There was a great kindliness in the way that he looked at the world. Even when he had a model in front of him, he would ask the model to assume a pose that was, first of all, served his purpose – the narrative – but then he would check with the model whether the pose was comfortable, so that it could be more natural. Always, he was in search of the natural.

    It's extraordinary, for example, how many drawings there are of hands, feet, heads, even fingers. Barocci would experiment endlessly with the poses. He would start from one pose, flip it around, and then zoom in to a detail, then further in. Nothing was left to chance. 

    We learn so much about his pictures from his drawings. By looking at them, we can reconstruct, step-by-step, exactly all his thought processes and technical processes of how he put together a composition.

    He was, it has to be said, a great perfectionist. He spent most of his time on the preparatory process. Then apparently he painted very, very quickly, using his fingers all the time, smudging here and there and bringing everything into this wonderful tonality and harmony – composing his tunes.

    Exhibition insight

    Federico Barocci: Drawings

    About the video:

     

    The great perfectionist: see how Federico Barocci's preparatory drawings and oil sketches reveal as much about the nature of the artist himself as they do about the subjects of his paintings.

     

    Hear more from Carol Plazzotta, curator of the exhibition Barocci: Brilliance and Grace, and discover how this impressive draughtsman's deep obsession with mastering tone, form and harmony even to the adoption of some rather unusual painterly techniques.

    About the video:

     

    The great perfectionist: see how Federico Barocci's preparatory drawings and oil sketches reveal as much about the nature of the artist himself as they do about the subjects of his paintings.

     

    Hear more from Carol Plazzotta, curator of the exhibition Barocci: Brilliance and Grace, and discover how this impressive draughtsman's deep obsession with mastering tone, form and harmony even to the adoption of some rather unusual painterly techniques.

    Read More
     thumbnail03:44

    Exhibition insight

    Federico Barocci: Drawings

    Movie
  • Nicholas Penny: Federico Barocci was one of the most highly regarded painters working in Italy towards the end of the 16th century.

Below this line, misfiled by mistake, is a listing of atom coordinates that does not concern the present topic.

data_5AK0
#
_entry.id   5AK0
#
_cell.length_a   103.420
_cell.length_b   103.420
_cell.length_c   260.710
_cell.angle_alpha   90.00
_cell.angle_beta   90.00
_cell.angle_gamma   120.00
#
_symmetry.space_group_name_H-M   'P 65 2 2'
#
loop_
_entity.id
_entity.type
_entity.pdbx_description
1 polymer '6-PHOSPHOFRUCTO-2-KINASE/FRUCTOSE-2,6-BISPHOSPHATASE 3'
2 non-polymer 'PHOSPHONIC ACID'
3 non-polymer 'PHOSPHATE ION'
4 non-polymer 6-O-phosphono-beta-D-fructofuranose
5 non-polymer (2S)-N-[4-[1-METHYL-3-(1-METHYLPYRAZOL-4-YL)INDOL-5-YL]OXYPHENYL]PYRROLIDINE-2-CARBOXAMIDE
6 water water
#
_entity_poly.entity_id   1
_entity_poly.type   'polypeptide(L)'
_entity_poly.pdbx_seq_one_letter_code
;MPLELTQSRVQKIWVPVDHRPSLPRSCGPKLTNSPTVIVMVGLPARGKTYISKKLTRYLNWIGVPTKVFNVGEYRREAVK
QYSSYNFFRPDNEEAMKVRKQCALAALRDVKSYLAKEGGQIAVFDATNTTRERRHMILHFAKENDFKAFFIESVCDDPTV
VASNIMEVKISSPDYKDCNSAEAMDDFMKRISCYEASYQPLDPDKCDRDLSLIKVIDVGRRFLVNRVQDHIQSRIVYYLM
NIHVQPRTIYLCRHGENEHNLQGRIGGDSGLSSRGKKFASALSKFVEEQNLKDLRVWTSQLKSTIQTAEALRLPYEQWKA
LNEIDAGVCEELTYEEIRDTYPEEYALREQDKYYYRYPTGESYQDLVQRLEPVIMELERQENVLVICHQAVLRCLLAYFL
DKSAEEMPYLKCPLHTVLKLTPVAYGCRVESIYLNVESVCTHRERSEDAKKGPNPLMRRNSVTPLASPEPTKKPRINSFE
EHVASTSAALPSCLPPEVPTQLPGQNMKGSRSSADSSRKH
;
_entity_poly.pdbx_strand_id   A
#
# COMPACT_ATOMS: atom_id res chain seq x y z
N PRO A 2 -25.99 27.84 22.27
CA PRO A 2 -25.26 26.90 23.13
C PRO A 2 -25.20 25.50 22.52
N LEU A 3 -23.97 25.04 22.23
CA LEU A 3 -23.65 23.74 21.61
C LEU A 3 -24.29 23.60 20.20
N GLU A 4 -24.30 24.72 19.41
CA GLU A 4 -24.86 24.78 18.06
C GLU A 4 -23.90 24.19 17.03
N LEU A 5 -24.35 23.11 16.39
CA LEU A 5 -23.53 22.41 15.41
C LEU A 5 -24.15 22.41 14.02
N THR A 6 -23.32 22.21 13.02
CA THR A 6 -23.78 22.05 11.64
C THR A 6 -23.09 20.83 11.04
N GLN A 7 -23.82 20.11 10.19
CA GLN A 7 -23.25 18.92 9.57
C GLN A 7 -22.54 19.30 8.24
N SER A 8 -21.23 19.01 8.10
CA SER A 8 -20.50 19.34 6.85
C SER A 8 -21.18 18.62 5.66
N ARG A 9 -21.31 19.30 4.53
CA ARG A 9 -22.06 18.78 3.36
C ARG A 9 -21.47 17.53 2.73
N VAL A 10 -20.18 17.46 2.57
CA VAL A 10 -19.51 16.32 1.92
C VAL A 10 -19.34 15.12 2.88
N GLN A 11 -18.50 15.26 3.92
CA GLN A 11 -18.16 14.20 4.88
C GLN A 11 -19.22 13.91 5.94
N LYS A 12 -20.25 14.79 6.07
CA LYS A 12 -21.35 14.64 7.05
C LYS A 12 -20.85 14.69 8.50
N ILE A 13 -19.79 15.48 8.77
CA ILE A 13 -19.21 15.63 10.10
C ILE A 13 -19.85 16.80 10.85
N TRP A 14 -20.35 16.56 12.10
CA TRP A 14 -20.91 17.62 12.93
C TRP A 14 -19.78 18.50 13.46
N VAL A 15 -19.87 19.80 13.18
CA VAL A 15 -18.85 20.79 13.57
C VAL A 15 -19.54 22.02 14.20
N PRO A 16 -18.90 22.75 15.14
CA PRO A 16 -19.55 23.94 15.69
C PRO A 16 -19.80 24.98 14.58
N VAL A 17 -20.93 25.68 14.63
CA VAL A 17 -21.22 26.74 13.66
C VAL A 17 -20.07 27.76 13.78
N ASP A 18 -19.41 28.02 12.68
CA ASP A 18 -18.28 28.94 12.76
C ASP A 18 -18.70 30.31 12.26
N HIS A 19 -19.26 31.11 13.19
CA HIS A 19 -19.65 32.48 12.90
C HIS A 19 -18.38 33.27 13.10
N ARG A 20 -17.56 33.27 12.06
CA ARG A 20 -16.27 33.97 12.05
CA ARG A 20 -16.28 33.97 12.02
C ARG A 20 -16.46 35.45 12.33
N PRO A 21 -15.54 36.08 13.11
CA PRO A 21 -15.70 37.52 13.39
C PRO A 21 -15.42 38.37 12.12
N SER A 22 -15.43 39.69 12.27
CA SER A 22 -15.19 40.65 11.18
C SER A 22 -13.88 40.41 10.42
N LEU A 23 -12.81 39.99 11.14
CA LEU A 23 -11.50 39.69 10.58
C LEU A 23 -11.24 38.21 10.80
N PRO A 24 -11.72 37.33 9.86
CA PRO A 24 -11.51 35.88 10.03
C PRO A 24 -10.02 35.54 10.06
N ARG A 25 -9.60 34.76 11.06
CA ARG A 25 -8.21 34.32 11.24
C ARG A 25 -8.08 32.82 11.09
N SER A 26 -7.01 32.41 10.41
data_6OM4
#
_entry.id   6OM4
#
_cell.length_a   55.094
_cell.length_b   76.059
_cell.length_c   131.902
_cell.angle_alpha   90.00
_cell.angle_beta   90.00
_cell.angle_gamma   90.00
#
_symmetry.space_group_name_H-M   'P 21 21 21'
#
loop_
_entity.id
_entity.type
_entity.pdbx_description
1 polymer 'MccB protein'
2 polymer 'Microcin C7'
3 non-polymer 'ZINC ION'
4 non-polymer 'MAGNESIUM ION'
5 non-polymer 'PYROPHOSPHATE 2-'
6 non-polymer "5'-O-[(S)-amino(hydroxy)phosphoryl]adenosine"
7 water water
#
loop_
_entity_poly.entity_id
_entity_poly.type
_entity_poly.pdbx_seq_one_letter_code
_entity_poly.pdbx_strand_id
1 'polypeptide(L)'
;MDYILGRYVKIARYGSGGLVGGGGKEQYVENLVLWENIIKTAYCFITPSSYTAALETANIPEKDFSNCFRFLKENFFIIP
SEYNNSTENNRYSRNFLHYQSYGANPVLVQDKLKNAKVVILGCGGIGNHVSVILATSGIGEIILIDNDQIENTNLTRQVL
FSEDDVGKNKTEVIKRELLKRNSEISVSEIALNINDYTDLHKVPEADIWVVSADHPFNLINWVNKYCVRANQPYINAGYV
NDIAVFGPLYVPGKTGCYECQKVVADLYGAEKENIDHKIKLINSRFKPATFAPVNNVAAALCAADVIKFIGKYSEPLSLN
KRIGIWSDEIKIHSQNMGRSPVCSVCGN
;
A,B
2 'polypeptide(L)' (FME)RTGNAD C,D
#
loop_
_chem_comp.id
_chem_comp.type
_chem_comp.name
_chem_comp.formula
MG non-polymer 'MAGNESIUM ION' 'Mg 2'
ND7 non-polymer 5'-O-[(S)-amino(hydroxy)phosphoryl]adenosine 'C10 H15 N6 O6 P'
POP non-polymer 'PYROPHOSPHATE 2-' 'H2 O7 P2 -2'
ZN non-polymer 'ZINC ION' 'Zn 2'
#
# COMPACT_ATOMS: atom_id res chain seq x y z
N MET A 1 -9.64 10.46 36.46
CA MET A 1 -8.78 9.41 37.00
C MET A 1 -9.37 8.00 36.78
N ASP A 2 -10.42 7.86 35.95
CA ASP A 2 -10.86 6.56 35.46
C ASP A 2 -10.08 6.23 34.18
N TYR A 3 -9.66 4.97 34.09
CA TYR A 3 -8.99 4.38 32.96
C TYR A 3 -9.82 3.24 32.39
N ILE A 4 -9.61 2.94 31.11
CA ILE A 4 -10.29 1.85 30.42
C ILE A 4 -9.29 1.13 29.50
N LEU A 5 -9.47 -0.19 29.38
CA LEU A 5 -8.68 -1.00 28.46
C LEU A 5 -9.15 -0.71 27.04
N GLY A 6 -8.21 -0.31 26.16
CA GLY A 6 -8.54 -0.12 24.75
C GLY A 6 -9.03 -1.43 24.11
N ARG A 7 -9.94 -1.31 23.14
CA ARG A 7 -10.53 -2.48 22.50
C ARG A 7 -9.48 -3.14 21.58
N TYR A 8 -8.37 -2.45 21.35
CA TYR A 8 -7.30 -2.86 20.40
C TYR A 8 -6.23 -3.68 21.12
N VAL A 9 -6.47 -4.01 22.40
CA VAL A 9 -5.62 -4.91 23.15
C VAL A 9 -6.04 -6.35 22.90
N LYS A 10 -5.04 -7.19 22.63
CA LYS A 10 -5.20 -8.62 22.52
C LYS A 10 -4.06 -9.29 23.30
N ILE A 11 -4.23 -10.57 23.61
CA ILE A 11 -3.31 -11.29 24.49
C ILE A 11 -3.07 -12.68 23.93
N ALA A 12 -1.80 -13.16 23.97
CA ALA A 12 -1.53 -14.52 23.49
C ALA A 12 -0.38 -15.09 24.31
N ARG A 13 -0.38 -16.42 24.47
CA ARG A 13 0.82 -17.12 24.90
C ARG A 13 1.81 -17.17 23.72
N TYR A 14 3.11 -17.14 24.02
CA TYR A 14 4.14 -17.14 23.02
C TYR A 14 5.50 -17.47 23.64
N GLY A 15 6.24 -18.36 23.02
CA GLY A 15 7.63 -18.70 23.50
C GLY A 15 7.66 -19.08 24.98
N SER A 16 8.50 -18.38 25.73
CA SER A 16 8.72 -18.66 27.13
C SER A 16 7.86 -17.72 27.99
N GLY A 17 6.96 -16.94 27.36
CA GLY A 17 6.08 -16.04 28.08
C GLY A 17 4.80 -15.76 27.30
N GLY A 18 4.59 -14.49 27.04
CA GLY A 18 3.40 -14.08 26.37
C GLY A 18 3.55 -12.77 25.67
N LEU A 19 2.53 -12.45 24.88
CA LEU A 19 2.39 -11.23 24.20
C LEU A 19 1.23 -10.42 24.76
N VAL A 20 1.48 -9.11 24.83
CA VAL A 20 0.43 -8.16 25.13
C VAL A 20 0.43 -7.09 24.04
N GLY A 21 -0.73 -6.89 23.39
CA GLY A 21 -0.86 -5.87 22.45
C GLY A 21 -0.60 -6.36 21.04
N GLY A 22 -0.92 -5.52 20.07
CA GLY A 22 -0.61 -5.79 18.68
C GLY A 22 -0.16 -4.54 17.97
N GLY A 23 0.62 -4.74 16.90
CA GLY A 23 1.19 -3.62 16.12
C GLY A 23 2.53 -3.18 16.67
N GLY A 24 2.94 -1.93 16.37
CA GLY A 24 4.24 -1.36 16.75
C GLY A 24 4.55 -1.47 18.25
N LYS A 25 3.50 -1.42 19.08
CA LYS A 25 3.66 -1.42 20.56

Carol Plazzotta: Nobody’s ever heard of him, and yet he’s one of the world’s greatest colourists.

    Judith Mann: It really almost flickers on the wall when you see it.

    Nicholas Penny: Just have a look at that drapery going across the bottom of the painting of the 'Madonna del Gatto'. I mean, just an abstract passage of paint. It’s just amazing.

    Carol Plazzotta: It’s the kind of thing that puts a frisson up your spine when you see it in the flesh.

    Nicholas Penny: It’s time. It’s time for Barocci.

    Exhibition insight

    Barocci: Brilliance and Grace

    About the video:

     

    Time for Barocci: This February sees the arrival of Federico Barocci’s charming masterpieces – never before seen outside Italy – for the exhibition Barocci: Brilliance and Grace.

     

    But who was the enigmatic Barocci? Join Director Nicholas Penny and exhibition curators, Carol Plazzotta and Judith Mann, as they reveal more about the celebrated late 16th-century Italian artist, the scope of his talent and imagination, and the universal appeal of his religious subjects.

    About the video:

     

    Time for Barocci: This February sees the arrival of Federico Barocci’s charming masterpieces – never before seen outside Italy – for the exhibition Barocci: Brilliance and Grace.

     

    But who was the enigmatic Barocci? Join Director Nicholas Penny and exhibition curators, Carol Plazzotta and Judith Mann, as they reveal more about the celebrated late 16th-century Italian artist, the scope of his talent and imagination, and the universal appeal of his religious subjects.

    Read More
     thumbnail05:39

    Exhibition insight

    Barocci: Brilliance and Grace

    Movie